Inhibition of miR-25 aggravates diabetic peripheral neuropathy

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Abstract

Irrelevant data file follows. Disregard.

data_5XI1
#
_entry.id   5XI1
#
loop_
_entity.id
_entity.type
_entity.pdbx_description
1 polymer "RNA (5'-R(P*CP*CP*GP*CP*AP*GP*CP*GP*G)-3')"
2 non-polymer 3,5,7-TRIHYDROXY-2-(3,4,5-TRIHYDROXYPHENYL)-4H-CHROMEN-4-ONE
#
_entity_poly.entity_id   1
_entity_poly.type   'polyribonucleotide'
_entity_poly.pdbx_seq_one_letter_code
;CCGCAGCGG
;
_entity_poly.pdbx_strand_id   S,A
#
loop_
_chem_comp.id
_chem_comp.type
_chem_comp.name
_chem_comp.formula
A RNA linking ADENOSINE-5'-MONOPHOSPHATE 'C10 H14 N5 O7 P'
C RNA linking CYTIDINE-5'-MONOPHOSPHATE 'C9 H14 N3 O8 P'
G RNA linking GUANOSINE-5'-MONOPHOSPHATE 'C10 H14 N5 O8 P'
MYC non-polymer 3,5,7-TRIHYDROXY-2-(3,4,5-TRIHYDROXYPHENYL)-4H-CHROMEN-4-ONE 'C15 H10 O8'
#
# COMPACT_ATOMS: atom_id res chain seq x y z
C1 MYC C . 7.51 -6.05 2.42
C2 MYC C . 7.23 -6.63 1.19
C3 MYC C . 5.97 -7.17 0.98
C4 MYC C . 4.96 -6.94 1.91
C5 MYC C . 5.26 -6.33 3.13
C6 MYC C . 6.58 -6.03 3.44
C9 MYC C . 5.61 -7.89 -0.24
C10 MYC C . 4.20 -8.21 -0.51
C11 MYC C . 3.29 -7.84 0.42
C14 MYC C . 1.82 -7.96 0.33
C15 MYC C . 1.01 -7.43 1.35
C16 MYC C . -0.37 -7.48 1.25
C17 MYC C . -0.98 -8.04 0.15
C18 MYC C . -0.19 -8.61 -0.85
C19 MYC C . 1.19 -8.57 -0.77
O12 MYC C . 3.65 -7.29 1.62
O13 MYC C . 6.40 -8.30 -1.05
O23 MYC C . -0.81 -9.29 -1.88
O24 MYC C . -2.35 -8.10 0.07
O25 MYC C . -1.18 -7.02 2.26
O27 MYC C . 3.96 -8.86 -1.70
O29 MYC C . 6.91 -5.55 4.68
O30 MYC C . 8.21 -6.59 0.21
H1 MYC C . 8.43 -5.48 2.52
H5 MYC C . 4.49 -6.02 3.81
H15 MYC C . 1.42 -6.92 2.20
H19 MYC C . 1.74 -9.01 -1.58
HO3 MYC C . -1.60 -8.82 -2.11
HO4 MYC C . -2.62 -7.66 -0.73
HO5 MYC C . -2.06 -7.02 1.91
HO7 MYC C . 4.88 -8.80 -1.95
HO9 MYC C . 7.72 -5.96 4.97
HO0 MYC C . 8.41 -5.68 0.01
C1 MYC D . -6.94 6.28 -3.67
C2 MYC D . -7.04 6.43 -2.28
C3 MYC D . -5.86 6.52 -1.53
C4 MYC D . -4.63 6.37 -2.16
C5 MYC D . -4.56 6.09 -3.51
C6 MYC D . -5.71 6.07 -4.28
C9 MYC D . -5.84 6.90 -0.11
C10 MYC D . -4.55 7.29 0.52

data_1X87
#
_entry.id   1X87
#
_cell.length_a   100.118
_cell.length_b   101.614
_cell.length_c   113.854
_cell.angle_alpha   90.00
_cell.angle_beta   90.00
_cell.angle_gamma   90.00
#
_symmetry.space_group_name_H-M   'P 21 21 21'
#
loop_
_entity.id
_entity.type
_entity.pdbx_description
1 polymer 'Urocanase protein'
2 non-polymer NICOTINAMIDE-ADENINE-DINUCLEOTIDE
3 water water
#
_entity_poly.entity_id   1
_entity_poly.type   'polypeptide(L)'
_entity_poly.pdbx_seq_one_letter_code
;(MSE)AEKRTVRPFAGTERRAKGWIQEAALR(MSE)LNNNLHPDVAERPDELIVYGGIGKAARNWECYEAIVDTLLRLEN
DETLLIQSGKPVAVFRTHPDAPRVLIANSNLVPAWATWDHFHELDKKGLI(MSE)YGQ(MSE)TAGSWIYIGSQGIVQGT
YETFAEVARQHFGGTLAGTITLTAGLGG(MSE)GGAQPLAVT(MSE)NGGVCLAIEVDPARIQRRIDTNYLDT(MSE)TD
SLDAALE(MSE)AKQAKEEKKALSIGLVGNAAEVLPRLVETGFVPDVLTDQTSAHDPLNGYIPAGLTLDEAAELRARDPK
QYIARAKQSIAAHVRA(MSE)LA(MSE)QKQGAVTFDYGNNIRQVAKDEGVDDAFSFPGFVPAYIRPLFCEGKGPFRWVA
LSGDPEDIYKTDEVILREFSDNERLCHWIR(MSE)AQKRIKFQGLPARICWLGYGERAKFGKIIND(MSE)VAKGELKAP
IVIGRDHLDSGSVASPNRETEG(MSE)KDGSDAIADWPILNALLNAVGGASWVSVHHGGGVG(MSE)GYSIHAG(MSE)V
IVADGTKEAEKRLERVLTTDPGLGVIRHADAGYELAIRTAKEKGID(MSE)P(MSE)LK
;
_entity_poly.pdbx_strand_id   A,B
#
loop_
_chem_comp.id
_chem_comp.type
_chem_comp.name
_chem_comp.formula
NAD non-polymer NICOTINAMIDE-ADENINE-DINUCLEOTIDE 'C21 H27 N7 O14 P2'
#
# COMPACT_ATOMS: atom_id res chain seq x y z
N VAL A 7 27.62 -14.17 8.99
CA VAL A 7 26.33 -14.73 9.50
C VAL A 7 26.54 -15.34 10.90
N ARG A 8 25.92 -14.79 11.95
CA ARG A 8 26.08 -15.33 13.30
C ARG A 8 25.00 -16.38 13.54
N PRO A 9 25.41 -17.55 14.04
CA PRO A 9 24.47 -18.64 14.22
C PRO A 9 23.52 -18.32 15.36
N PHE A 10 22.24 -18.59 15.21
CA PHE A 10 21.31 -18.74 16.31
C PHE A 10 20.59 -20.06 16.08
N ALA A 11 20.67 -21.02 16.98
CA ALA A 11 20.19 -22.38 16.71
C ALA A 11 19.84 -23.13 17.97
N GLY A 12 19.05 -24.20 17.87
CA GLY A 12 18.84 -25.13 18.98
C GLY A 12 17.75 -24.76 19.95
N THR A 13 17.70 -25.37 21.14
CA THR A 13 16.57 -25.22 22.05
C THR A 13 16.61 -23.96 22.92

The hyperglycemia-induced enhanced oxidative stress is a key factor of diabetic peripheral neuropathy implicated in the pathogenesis of diabetic neuropathy, and microRNA may be involved, playing promotion or protection roles. In this study, we aimed to investigate the function of miR-25 during the development of oxidative/nitrative stress and in subsequent neurological problems. We detected the oxidative stress effects and expression of miR-25 on sciatic nerves from db/db diabetic model mice and analyzed the expression of related genes by qPCR and Western blotting. Interestingly, we observed increased reactive oxygen species (ROS) and Nox4 expression in db/db mice accompanied with reduced miR-25. MiR-25 inhibitor treatment increased nicotinamide adenine dinucleotide phosphate activity in Schwann cells, whereas miR-25 precursor overexpression led to opposite results. MiR-25 precursor reduced the activation of protein kinase C and decreased Nox4 expression at both mRNA and protein levels. Advanced glycation endproducts (AGEs) and the receptor for advanced glycation endproducts (RAGE) were increased in the serum and in the peripheral nerves obtained from diabetic mice, and miR-25 inhibitor treatment in Schwann cells from wt mice led to the same effect. However, miR-25 precursor transfection reduced AGEs and RAGE, and further reduced inflammatory factors that contribute to the pathological process of peripheral nerves. These findings, for the first time, indicate that miR-25 acts as a protection factor in diabetic neuropathy by downregulating AGE–RAGE and reducing nicotinamide adenine dinucleotide phosphate oxidase. miR-25 reduced protein kinase C-α phosphorylation to produce less reactive oxygen species in diabetic peripheral nerves, and therefore it played an important role in the regulation of oxidative/nitrative stress and in consequent neurological dysfunction.

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